The clients were looking for something small and intimate. “With the kids off to college, they wanted a private space just for the two of them,” says John Anderson, CEO/president of Anderson Pools & Spas. “They needed a little water to cool off in and a hot tub nearby for relaxation.”
The aesthetics would be left to Anderson and his crew. The clients had worked with him in the past, so there was a level of trust. Their only request was that the pool/spa combination also include a waterfeature.
Thinking it through
The yard was exceptionally small, which helped the builder decide on a “spool,” so called because it wasn’t much bigger than the spa that would accompany it.
Confronted with such a confined area, Anderson contemplated how to make the most of the space.
“I came up with the idea of raising the whole thing 18 inches, so you can sit on the edge of the pool,” he says. “That made it unique.” The decision also consolidated sitting and swimming areas, and lent additional dimension to the tiny waterscape.
Using a symmetrical layout, Anderson crafted a design that mimics a classic garden fountain.
He placed a tiny waterfeature against the pool’s back wall. “If you had a whole lot of water [making noise] in such a small courtyard, you wouldn’t be able to hear,” Anderson explains.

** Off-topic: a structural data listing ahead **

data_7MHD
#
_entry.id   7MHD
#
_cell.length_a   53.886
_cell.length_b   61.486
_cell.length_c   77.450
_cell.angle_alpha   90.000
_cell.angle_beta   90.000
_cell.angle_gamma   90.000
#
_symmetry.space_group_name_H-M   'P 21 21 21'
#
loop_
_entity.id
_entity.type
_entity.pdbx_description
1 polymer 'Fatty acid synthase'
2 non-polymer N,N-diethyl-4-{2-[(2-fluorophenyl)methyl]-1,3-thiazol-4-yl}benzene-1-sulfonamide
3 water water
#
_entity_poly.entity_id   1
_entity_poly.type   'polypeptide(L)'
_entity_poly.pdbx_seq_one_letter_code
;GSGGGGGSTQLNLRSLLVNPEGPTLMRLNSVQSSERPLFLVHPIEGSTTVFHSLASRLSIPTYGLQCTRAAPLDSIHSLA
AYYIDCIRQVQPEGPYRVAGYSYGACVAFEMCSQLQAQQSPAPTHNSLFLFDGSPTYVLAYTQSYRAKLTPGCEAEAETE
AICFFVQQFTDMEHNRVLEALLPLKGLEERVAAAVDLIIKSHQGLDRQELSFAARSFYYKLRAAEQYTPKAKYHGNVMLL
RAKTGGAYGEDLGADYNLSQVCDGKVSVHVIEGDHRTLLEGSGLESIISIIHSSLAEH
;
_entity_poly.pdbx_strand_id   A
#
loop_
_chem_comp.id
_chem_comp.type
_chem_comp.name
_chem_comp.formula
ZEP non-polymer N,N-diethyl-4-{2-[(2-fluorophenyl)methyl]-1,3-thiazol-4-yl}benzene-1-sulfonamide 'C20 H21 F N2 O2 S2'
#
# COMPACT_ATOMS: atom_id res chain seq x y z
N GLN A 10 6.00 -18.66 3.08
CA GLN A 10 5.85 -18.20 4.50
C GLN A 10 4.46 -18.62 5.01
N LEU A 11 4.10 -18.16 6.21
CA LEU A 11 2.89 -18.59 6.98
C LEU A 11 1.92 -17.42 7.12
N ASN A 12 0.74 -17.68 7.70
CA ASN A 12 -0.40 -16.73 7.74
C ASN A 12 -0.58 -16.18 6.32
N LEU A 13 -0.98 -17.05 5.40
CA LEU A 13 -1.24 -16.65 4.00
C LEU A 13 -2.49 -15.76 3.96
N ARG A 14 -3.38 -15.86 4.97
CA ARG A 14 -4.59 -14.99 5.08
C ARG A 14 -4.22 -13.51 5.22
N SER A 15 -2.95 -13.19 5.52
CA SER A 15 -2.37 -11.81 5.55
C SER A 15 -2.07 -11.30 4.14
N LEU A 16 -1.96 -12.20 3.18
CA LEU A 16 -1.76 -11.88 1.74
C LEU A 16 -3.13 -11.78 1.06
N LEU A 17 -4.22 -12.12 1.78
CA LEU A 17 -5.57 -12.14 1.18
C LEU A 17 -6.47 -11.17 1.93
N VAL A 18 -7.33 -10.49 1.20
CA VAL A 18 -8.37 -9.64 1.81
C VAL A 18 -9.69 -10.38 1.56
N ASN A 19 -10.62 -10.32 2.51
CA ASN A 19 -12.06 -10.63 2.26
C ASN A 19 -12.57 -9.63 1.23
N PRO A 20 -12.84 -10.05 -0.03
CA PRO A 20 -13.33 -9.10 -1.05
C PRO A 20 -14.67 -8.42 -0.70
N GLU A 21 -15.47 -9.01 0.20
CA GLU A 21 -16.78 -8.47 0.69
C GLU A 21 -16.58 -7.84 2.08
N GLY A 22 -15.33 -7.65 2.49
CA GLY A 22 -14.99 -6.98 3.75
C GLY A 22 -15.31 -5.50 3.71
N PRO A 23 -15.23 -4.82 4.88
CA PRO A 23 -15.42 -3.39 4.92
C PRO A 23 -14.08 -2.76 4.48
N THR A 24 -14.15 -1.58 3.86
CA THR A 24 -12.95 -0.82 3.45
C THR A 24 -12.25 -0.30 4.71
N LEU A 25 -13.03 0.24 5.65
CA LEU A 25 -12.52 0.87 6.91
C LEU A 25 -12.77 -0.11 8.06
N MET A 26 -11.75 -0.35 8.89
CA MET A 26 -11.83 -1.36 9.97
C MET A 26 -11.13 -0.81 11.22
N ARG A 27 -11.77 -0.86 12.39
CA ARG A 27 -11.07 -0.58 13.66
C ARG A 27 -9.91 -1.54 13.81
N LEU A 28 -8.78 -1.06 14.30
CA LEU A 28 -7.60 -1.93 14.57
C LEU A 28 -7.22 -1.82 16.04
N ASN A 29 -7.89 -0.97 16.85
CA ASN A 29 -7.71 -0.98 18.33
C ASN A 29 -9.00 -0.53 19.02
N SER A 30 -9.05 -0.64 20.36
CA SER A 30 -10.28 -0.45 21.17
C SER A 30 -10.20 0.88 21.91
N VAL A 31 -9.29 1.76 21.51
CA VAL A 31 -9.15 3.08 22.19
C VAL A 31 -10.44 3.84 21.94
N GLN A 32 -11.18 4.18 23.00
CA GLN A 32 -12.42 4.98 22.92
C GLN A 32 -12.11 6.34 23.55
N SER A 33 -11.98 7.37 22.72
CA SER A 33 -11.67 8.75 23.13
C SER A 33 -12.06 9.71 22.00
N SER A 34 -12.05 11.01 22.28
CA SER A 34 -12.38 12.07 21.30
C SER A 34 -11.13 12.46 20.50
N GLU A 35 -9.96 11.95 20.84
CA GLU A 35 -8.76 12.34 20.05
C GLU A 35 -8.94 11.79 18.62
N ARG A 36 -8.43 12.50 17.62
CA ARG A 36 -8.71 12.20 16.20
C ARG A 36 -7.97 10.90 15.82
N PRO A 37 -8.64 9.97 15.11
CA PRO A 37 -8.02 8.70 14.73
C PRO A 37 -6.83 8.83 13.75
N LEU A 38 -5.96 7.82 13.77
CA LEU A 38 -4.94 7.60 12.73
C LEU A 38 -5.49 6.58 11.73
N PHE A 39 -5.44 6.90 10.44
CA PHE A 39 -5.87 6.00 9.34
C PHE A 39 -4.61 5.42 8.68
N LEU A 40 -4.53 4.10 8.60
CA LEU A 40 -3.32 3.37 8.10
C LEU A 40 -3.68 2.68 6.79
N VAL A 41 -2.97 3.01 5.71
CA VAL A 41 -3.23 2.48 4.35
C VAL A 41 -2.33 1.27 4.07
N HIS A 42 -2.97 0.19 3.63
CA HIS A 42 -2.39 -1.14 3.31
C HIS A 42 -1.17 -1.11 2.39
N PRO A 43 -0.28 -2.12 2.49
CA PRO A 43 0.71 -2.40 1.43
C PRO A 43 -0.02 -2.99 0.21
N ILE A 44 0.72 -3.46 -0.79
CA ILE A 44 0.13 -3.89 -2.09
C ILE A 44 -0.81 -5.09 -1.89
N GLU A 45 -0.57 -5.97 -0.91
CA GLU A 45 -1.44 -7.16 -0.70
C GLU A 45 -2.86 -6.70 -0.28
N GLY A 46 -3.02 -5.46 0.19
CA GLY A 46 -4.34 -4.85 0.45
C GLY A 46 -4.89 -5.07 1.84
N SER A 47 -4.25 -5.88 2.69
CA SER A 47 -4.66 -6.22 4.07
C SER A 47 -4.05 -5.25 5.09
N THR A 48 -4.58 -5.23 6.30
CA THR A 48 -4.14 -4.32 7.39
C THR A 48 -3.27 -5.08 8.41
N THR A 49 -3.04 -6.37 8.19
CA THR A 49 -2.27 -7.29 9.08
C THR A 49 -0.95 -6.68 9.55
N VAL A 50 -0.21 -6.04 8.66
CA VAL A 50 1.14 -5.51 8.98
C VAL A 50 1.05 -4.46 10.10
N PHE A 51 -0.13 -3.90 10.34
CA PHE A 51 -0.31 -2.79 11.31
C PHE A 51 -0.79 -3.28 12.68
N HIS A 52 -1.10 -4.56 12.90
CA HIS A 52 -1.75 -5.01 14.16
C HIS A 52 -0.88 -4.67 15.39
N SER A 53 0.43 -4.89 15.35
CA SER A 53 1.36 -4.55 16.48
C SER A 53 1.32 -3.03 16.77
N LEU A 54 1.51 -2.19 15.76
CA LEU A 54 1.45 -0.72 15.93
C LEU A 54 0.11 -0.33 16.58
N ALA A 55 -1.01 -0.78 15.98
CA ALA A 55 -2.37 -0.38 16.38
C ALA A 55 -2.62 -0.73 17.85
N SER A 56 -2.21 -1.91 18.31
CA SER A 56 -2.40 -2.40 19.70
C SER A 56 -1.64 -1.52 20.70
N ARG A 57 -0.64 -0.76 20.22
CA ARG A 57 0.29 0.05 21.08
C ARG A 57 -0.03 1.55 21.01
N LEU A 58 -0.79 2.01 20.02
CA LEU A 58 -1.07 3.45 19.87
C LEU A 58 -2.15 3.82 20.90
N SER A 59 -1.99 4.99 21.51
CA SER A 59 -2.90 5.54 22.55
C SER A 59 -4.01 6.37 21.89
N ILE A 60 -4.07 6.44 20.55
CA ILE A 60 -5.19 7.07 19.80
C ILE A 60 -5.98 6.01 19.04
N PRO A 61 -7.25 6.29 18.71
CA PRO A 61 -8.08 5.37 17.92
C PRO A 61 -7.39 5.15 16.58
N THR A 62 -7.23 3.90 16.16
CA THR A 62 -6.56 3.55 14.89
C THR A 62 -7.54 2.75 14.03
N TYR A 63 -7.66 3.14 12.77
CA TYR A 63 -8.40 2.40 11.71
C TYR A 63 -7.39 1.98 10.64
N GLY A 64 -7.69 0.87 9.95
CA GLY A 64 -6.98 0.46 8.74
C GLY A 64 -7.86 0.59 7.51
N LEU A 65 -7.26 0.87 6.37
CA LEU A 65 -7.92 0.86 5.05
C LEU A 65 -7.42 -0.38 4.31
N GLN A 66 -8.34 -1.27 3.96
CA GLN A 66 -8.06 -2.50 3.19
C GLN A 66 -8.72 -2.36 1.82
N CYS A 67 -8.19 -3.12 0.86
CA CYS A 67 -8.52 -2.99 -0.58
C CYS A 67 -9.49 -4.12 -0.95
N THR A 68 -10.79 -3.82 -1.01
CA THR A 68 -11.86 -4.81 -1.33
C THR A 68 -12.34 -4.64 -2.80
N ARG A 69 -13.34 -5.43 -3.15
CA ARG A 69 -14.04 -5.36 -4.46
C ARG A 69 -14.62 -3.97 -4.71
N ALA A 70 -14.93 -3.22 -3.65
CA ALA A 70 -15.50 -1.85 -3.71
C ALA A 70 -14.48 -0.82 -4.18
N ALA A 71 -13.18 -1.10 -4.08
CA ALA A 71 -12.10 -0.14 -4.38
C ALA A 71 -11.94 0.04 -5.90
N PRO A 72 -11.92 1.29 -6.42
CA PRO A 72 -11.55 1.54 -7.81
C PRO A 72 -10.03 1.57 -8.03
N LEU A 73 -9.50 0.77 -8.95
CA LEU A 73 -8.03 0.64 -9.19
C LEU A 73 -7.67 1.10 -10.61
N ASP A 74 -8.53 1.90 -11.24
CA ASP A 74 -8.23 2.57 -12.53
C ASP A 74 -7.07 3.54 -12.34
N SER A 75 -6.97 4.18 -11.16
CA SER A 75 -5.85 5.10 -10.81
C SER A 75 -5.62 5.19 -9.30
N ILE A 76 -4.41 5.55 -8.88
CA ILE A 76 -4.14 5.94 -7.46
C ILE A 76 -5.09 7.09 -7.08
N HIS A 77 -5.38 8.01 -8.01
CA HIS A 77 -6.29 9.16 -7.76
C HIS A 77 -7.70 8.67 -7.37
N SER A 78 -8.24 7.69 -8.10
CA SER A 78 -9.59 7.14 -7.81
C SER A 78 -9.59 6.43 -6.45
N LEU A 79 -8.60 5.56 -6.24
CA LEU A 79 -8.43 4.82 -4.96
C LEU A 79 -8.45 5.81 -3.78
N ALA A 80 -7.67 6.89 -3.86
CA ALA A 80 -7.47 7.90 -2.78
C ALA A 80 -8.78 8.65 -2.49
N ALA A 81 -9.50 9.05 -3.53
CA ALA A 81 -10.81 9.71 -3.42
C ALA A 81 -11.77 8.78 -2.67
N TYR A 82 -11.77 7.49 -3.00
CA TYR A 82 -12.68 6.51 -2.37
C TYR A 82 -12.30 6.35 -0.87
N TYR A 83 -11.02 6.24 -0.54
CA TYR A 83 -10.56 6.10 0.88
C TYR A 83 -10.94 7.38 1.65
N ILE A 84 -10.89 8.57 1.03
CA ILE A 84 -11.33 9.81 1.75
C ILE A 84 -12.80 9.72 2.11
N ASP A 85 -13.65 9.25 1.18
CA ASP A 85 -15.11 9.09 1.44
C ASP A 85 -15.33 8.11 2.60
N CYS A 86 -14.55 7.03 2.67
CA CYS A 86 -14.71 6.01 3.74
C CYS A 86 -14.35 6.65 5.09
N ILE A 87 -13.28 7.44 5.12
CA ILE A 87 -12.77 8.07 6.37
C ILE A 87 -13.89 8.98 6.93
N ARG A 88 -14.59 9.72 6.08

The clients also wanted a place for potted plants. Anderson complied by designing various levels of hardscape, such as raised walls, deck and steps, to make the perfect platform for the containers. He used antique pavers on the surfaces, creating a natural look without the cost of stone.
A band of 3-by-3-inch, frost-proof, cobalt tiles were added around the pool’s circumference as a finishing touch.
With the design in place, the biggest challenge was getting the crew and equipment into the backyard.
“They live in a subdivision with small backyards and zero lot lines,” Anderson says. “The No. 1 challenge was that the streets were so narrow, it was nearly impossible to get a trailer of any kind back there.”
The crew was forced to take down a neighboring fence, remove sod and build a road leading to the backyard. A Bobcat — the biggest piece of equipment that would fit — was used to dig the hole. But there was no place to store the removed soil, so each load had to be carted out to an off-site truck.
The pool and hot tub shells were lowered into place with a small crane. As an added wrinkle, local building codes prevented digging within 5 feet of a neighbor’s house. “It made the available space even smaller,” Anderson recalls.
Because of the tight squeeze, all of the subsequent digging for plumbing and electrical work had to be done by hand.
The result was a private, tranquil retreat that made the most of the customers’ diminutive backyard.